By David K. Shipler
(published on The New York Times Op-Ed page June 23, 2011)
THIS spring was a rough season for the Fourth Amendment. The Obama administration petitioned the Supreme Court to allow GPS tracking of vehicles without judicial permission. The Supreme Court ruled that the police could break into a house without a search warrant if, after knocking and announcing themselves, they heard what sounded like evidence being destroyed. Then it refused to see a Fourth Amendment violation where a citizen was jailed for 16 days on the false pretext that he was being held as a material witness to a crime.
In addition, Congress renewed Patriot Act provisions on enhanced surveillance powers until 2015, and the F.B.I. expanded agents’ authority to comb databases, follow people and rummage through their trash even if they are not suspected of a crime.
None of these are landmark decisions. But together they further erode the privilege of privacy that was championed by Congress and the courts in the mid-to-late-20th century, when the Fourth Amendment’s warrant requirement was applied to the states, unconstitutionally seized evidence was ruled inadmissible in state trials, and privacy laws were enacted following revelations in the 1970s of domestic spying on antiwar and civil rights groups.
For over a decade now, the government has tried to make us more secure by chipping away at the one provision of the Bill of Rights that pivots on the word “secure” — the Fourth Amendment’s guarantee of “the right of the people to be secure in their persons, houses, papers and effects against unreasonable searches and seizures.”
The founding fathers, who sought security from government, would probably reject today’s conventional wisdom that liberty and security are at odds, and that one must be sacrificed for the other. In their experience, the chief threat to individual security came from government itself, as in the house-to-house searches conducted by British customs officers under blanket “writs of assistance.” After the Boston lawyer James Otis Jr. eloquently challenged the writs in 1761, John Adams, who was present in the crowded courtroom, wrote of the audience’s rage, “Then and there the child independence was born.”
Independent America’s answer to those searches was the Fourth Amendment, with its requirement that law enforcement have probable cause to believe that evidence of a crime can be found at a particular place and time before a judge issues a warrant.
The ingenious feature of this demand is that it makes criminal investigations more efficient and accurate, even as it preserves liberty. If that rule and others in the Bill of Rights are followed, the police waste less time chasing false leads, make fewer erroneous arrests and leave the community safer.
In other words, the framers handed down a system in which liberty and security were fused, one inseparable from the other. So it is hard to see how safety has been enhanced by the post-9/11 expansion of counterterrorism surveillance, which has uncovered hardly any known plots and instead burdens analysts with so much irrelevant noise that they have trouble hearing the ominous melodies.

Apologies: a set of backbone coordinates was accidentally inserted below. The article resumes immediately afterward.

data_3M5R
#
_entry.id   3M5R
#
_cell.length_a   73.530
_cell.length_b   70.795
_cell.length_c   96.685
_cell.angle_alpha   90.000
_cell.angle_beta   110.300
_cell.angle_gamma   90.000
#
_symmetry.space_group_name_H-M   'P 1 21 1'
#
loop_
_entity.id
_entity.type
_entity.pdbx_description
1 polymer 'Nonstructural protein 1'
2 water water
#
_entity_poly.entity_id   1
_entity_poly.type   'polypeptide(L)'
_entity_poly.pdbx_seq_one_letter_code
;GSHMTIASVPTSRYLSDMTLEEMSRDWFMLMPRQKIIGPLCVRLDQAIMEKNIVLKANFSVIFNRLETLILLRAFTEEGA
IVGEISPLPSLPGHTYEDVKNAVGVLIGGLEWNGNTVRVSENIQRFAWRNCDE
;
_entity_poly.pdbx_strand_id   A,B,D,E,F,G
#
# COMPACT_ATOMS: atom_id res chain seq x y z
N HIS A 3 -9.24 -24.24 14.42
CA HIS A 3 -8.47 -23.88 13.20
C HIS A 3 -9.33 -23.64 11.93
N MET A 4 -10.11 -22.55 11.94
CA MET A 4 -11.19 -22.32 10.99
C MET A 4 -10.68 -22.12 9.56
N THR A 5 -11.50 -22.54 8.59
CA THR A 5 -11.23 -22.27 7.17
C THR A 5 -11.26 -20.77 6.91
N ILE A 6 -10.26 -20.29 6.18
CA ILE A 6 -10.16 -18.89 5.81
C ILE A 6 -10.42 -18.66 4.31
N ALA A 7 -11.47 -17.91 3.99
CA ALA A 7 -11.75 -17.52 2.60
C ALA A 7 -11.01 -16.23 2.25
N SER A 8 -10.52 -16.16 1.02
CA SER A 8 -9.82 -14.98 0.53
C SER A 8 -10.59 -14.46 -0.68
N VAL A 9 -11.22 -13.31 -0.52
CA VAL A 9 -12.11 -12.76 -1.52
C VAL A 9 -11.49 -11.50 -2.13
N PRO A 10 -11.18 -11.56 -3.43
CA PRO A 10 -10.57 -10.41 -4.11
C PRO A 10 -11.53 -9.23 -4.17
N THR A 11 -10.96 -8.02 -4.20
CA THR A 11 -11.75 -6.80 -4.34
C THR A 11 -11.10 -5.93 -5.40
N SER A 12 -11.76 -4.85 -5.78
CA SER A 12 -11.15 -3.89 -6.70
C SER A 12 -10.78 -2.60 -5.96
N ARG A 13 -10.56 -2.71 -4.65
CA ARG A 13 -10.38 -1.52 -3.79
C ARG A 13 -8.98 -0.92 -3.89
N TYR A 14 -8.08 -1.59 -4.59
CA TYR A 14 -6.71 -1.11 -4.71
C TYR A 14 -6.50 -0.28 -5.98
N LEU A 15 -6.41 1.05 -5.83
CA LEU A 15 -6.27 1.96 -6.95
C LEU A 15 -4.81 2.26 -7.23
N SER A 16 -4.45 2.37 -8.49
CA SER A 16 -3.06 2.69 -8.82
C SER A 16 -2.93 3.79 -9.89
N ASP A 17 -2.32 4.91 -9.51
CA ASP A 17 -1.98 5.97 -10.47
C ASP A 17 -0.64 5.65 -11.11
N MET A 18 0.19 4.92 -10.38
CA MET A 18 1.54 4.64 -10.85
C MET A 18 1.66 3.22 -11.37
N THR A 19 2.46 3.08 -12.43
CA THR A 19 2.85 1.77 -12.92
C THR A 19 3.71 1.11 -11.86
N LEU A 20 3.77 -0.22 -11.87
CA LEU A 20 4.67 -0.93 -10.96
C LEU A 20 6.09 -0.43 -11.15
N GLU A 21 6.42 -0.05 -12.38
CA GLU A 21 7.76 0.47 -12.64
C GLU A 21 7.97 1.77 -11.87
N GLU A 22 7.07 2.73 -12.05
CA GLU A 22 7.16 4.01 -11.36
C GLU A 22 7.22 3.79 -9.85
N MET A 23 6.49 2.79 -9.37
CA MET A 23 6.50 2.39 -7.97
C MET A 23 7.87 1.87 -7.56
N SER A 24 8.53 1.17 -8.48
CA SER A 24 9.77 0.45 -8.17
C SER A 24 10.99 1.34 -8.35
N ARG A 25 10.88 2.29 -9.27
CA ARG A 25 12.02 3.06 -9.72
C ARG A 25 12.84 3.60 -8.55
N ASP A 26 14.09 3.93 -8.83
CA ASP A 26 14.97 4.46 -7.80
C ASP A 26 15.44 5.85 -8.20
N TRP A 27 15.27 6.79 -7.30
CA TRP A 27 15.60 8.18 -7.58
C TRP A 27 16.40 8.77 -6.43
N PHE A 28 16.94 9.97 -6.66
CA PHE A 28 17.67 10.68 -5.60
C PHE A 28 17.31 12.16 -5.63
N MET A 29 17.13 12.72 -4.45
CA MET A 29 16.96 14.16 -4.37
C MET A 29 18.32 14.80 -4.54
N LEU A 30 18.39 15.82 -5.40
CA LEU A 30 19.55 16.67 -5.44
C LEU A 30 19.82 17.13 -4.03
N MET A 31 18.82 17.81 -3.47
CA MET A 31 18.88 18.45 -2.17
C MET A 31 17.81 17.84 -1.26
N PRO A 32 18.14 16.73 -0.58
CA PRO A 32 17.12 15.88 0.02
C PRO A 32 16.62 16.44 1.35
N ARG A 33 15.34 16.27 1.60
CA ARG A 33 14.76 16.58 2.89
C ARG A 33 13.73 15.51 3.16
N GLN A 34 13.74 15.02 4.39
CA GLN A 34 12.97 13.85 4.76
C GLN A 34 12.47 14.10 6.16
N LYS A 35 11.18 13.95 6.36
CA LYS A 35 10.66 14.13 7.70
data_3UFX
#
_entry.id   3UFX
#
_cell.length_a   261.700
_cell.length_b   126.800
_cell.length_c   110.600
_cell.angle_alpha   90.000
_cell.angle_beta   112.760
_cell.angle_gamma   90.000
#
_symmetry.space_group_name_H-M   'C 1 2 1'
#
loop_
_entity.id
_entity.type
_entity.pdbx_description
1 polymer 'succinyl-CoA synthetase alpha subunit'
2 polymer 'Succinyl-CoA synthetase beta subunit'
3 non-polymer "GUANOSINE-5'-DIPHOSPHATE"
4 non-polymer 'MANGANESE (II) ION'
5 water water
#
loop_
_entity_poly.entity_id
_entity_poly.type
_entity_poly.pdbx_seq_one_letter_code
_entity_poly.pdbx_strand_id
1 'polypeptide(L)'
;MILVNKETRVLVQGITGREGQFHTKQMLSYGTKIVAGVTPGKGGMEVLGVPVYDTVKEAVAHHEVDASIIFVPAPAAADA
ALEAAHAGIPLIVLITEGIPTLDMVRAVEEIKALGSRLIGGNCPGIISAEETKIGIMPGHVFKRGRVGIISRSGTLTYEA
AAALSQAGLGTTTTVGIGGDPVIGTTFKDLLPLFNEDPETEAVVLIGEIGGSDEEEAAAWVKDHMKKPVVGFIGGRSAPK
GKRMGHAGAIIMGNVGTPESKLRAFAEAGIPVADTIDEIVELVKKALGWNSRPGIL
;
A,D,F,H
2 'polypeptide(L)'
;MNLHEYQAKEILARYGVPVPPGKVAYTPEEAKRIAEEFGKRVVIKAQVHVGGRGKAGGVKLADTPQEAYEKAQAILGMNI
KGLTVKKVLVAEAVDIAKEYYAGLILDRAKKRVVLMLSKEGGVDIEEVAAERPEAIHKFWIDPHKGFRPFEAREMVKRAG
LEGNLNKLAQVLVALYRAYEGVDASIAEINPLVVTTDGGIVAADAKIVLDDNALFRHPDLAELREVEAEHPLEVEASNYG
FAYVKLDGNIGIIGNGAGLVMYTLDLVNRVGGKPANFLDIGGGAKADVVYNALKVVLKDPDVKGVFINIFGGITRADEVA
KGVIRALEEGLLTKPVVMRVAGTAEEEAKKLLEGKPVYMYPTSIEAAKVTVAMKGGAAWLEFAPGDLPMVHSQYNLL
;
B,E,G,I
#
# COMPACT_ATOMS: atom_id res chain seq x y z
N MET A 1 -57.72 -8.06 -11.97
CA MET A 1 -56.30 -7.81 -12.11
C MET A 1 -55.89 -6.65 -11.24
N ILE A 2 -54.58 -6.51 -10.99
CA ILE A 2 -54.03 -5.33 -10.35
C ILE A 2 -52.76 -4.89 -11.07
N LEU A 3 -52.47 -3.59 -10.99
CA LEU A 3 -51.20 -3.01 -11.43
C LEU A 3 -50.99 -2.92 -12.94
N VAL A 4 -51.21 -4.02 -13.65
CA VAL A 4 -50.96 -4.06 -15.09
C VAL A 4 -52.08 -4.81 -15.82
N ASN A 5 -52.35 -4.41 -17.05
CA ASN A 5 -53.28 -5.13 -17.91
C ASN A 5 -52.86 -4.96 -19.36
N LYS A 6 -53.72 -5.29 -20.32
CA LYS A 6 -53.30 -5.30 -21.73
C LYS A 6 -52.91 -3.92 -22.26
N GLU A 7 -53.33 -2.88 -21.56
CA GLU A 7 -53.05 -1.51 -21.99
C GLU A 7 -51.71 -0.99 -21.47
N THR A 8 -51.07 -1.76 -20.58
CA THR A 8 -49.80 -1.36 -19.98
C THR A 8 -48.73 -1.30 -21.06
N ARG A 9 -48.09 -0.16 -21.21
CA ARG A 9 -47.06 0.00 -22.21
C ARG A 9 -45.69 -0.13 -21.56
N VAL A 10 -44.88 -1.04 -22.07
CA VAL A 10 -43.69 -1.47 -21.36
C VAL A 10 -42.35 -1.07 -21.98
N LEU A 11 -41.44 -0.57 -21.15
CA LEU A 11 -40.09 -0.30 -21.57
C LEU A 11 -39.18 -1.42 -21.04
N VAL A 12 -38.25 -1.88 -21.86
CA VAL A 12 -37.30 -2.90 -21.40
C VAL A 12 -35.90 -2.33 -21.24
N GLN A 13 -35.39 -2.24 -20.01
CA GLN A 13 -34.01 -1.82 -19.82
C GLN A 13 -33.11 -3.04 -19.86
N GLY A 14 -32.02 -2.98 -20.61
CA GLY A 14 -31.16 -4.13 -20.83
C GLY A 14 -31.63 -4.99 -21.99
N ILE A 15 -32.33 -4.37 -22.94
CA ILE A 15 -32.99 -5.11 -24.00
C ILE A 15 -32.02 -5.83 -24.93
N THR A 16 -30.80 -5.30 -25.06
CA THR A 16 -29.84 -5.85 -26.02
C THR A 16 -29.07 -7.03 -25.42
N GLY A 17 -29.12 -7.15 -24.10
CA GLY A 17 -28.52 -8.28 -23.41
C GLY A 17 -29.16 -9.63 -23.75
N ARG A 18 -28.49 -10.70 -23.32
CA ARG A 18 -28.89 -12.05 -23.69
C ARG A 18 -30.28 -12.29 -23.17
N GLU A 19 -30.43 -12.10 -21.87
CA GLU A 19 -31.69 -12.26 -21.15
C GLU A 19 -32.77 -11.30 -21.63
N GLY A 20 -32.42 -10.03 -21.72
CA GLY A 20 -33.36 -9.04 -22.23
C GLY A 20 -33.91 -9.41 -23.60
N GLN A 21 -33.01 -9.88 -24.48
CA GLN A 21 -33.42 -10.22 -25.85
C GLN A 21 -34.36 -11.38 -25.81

A recent study by the Breakthrough Institute found only two cases that benefited from the secret warrants made easier by the Patriot Act. The rest, the report concluded, “were broken open due to the combination of well-deployed undercover agents, information from citizen or undercover informants and tips from foreign intelligence agencies.” The two exceptions were the Portland Seven, Oregon Muslims who tried to travel to Afghanistan to fight with the Taliban in 2001, and Najibullah Zazi, a Colorado resident from Afghanistan who pleaded guilty last year to planning a suicide attack in the New York City subways.
Two successes in nearly a decade might be enough to satisfy a fearful public, but it is worth noting that both cases began with old-fashioned tips — the first from a landlord, the second from Pakistani intelligence linking Mr. Zazi to Al Qaeda — and could have been pursued with the law enforcement tools available before 9/11.
The false dichotomy of liberty versus security is accompanied by another myth: that someone else’s rights are always the ones at risk, that I can give up their rights for my safety. It seems a comfortable bargain. The terrorist is covertly monitored, the drug dealer is searched and the upstanding citizen is protected.
But it does not always work that way. The constitutional system of case law and precedent applies rulings on rights universally. So, legally, if a black man in a poor neighborhood can be stopped and frisked with minimal reason, so can a white woman in a rich neighborhood — even if the police tactics differ.
American history is replete with assaults on liberties that first target foreigners, minorities and those on the political margins, then spread toward the mainstream. The 1917 Espionage Act, for example, was used to prosecute American labor leaders and other critics of the government, and the 1798 Alien Enemies Act was revived after Pearl Harbor to intern American citizens of Japanese ancestry. A similar process is taking place now, as the F.B.I. has begun using counterterrorism tools to search, infiltrate and investigate groups of American peace activists and labor leaders in the Midwest.
The Fourth Amendment is weaker than it was 50 years ago, and this should worry everyone. “Uncontrolled search and seizure is one of the first and most effective weapons in the arsenal of every arbitrary government,” Justice Robert H. Jackson, the former chief United States prosecutor at the Nuremberg trials, wrote in 1949. “Among deprivations of rights, none is so effective in cowing a population, crushing the spirit of the individual and putting terror in every heart.”